Suffolk County police and officials have accused an attorney of making false claims about the alleged abuse of Cindy M. O’Pharrow who was arrested after a recent shooting. She is now suing. O’Pharrow, who is black, alleged that the police injured her when they forced her out of an ambulance without cause — allegations amplified by her lawyer, Frederick K. Brewington in front of cameras. However, officials claim that a dash camera disproves the allegations and they accused Brewington of lying. The controversy raises the question of when lawyers can be punished for making unsupported claim. In relation to Trump lawyers facing disbarment or sanctions, I have previously written on why such charges should be a concern for all attorneys. Notably, there has been none of the hue and cry for bar action from those supporting such sanctions against Republicans and Trump’s counsel.
O’Pharrow filed a notice of claim against Suffolk County and its police department, alleging that officers injured her arm while forcibly removing her from an ambulance after they responded to a June 27 shooting at a Dix Hills graduation party.
An internal investigation on Long Island reportedly disproved the allegations.
The officers lashed out at Brewington who told the press that there was physical abuse without cause or provocation. Acting Police Commissioner Stuart Cameron said the video shows O’Pharrow getting angry and “waving her finger” at EMS personnel and then climbing into the ambulance. The EMS crew needed to leave and the cousin of the victim is seen telling her “Just get out so they can leave.” She was lifted out of ambulance by officers so that a critically injured person could be taken to the hospital.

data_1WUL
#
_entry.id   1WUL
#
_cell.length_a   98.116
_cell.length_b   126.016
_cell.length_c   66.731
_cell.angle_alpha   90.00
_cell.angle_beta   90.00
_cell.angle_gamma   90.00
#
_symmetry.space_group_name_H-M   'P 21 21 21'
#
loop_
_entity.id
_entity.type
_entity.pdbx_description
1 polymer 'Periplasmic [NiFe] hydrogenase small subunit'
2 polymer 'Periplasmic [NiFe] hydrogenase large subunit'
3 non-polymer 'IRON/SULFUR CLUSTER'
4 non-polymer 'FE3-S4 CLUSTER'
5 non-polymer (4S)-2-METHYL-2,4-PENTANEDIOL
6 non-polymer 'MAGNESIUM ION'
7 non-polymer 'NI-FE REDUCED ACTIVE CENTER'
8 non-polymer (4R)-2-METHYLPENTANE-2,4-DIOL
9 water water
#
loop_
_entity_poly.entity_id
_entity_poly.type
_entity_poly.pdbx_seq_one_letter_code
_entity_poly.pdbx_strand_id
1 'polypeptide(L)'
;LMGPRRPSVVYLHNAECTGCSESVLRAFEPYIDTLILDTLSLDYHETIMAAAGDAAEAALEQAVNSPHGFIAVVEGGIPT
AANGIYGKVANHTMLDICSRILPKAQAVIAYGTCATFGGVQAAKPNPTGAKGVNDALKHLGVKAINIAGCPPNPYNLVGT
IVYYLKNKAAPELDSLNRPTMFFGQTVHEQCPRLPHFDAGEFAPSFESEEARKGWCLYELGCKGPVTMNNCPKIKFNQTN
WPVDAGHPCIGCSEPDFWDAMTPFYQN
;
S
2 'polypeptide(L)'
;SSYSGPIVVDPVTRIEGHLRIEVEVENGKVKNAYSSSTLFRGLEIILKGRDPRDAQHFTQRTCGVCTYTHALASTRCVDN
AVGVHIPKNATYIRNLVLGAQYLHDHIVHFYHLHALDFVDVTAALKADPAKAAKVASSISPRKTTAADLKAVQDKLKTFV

The controversy raises again the consistency and implication of the move to punish lawyers for claims later found unsupported. As noted earlier,
In reality, many cases collapse in court over insufficient evidence. Election challenges are made without access to critical records or data held by election boards or officials — indeed, litigants often go to court to gain such access.
Likewise, public interest lawyers often bring cases against the government, which classifies or withholds evidence. When I litigated the Area 51 case, I was suing a base that the government claimed did not exist, and all information about it was classified; we prevailed in establishing environmental violations but only after years of intense litigation and denials.
The concern in this case is that we are seeing a weaponization of bar investigations after a wide (and well-funded) campaign to harass Republican lawyers, their firms and their clients after the 2020 election. And it has worked: Many law firms are unwilling to take on Republican or conservative causes for fear of being targeted.
It is doubtful that the same lawyers and groups will be calling for disbarments or sanctions in this case. However, that is the point. There is a lack of consistent and coherent standards in when such claims will be treated as matters for bar action. I do not know what Brewington knew when he gave these interviews, but I am willing to give him the benefit of the doubt. While there is a duty of reasonable inquiry, lawyers are allowed to believe their clients and their accounts. I remain concerned about the weaponization of bar actions and how they may impact public interest cases, including police abuse cases.